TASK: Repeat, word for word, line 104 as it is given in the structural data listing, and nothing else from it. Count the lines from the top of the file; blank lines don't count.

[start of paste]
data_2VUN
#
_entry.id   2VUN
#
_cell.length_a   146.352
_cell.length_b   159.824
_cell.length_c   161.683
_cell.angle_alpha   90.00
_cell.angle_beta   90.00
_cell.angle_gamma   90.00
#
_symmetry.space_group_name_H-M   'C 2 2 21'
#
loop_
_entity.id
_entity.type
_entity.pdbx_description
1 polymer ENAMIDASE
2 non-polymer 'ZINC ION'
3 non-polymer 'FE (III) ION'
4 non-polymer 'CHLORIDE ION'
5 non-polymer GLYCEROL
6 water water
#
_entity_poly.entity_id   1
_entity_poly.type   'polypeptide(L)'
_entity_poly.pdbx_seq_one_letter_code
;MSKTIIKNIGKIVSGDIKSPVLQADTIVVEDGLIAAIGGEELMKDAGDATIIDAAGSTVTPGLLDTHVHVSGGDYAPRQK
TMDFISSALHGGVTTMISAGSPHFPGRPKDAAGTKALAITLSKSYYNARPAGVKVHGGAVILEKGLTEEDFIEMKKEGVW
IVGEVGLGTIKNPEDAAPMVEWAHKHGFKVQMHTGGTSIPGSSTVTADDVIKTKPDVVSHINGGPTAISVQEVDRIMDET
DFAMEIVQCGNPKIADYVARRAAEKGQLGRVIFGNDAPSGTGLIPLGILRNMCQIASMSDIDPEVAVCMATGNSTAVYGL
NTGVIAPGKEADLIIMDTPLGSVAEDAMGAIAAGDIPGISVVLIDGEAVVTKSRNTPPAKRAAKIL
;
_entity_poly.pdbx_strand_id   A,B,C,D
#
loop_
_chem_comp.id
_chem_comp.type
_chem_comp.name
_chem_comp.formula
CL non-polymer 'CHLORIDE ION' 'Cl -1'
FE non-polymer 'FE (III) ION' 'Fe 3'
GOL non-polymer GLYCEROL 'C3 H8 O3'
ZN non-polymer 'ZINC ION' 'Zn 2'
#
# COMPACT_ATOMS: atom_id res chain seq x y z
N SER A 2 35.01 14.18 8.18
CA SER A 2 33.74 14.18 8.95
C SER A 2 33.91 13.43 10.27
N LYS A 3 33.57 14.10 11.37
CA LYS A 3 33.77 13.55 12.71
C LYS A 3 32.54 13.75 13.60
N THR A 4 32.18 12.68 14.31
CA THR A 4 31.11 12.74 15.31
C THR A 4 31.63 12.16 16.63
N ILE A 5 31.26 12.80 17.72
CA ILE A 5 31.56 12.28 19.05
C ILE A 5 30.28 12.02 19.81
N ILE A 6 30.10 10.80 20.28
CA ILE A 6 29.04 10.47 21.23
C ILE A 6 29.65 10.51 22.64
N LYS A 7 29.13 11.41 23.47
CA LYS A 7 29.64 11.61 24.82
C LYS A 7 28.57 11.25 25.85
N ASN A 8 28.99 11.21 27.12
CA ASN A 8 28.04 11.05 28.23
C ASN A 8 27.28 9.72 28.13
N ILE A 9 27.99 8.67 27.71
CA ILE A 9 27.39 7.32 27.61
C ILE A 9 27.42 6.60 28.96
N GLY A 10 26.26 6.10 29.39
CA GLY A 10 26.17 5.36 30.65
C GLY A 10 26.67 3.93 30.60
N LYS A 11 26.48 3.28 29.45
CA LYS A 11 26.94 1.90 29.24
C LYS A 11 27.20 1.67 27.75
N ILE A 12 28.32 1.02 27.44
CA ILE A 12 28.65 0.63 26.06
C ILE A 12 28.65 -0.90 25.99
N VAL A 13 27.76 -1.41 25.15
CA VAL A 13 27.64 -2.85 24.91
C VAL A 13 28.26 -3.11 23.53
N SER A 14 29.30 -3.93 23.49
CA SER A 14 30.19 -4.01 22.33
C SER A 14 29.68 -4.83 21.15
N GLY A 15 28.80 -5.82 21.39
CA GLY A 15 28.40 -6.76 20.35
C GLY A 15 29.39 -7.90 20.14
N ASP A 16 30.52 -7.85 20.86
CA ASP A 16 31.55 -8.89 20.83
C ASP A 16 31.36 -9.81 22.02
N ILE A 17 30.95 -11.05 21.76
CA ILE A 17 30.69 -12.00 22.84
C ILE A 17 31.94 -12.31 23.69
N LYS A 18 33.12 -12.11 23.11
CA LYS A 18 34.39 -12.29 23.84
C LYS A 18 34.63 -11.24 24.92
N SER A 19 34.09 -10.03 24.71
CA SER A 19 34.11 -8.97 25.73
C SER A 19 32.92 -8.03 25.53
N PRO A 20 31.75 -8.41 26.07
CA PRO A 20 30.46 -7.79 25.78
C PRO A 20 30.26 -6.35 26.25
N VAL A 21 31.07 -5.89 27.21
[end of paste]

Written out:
N VAL A 21 31.07 -5.89 27.21